Local and state officials gathered Tuesday morning in Moore to honor the 24 people killed and hundreds injured May 20, 2013 when a tornado struck the city.
Gov. Mary Fallin said thousands of Oklahomans went above and beyond the call of duty last year, but singled out educators from Briarwood and Plaza Towers Elementary Schools.
"Our teachers who used their own bodies as a shield, to help save children, to help protect children,” Fallin said. “Our teachers are our heroes."
The Moore Fire Department Honor Guard tolled a bell two dozen times to remember the victims of the deadly EF5 tornado. Fallin said many people affected by the tragedy are still recovering, and it’s important not to forget them.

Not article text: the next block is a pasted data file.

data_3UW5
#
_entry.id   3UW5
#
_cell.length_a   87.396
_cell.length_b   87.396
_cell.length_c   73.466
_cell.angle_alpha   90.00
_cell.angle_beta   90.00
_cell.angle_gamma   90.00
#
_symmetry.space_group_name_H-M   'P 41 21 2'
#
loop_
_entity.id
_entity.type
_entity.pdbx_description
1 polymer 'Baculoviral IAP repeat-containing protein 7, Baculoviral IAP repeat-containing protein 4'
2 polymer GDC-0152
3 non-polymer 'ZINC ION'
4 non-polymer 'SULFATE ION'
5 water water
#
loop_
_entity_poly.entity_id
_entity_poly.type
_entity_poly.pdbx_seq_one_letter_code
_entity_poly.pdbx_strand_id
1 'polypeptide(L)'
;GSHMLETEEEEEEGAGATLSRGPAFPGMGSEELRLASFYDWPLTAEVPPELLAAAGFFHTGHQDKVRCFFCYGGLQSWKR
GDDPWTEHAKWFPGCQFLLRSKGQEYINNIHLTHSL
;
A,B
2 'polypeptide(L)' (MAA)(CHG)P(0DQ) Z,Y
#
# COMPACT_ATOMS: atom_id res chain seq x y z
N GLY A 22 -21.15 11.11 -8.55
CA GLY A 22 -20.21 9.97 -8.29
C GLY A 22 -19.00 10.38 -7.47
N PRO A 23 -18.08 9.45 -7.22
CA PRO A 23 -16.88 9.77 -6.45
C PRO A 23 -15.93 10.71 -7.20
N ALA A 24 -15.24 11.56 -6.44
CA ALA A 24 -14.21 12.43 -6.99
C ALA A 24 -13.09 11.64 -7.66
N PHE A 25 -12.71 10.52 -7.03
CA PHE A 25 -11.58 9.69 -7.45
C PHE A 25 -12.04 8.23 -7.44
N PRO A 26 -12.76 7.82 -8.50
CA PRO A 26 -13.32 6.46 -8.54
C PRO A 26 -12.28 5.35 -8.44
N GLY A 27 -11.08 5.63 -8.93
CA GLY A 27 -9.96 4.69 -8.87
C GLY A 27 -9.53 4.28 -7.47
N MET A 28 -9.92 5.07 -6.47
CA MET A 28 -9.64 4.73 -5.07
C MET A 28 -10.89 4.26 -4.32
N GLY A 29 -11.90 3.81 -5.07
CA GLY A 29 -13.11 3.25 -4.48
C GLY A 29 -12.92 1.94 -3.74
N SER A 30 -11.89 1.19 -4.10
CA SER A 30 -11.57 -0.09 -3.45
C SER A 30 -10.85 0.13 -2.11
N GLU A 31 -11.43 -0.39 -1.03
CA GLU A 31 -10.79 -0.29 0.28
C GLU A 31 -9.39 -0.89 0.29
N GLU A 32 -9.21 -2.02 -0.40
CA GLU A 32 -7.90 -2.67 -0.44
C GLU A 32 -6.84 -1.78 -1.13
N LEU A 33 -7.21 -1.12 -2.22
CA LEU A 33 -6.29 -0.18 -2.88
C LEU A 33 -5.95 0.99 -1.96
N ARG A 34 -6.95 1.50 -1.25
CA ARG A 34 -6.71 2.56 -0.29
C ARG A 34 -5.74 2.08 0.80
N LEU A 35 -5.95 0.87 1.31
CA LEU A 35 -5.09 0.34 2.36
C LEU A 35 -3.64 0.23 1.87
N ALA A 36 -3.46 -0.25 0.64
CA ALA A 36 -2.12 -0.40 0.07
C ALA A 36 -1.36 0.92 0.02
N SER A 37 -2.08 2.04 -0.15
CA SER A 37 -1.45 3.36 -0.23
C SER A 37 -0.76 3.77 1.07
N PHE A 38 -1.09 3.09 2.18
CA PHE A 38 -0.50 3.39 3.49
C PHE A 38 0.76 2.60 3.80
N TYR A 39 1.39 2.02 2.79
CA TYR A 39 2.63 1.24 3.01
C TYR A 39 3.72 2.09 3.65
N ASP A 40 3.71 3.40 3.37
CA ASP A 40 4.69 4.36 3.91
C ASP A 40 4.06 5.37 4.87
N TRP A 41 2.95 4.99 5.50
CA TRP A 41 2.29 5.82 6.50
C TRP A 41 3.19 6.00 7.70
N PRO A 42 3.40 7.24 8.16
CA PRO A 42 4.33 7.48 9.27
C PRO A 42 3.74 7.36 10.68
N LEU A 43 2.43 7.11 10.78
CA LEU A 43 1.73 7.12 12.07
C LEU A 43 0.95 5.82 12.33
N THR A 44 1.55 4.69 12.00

"While we witnessed the destruction, while we witnessed the loss of life, and we mourn that, we also have witnessed the determination, the strength, the resilience and the spirit, and the heart and soul of Oklahoma,” Fallin said.
U.S. Rep. Tom Cole’s Fourth Congressional District includes his hometown of Moore. He noted the efforts of a group not represented at this morning's ceremony.
"Sometimes we forget about them a little bit, but the federal government was here,” Cole said. “And they were here very big time, in a very big way, on the very day that we needed them."
After the ceremony, Fallin, Cole and city officials broke ground on the new Moore Medical Center. The governor said the disaster showed the importance of community hospitals.
"The medical center was struck, and their own personnel in that center made sure that no life was lost,” Fallin said. “It's quite remarkable after that facility took such a huge hit."
Norman Regional Health System says the new, $29 million hospital is scheduled to open in 2016.
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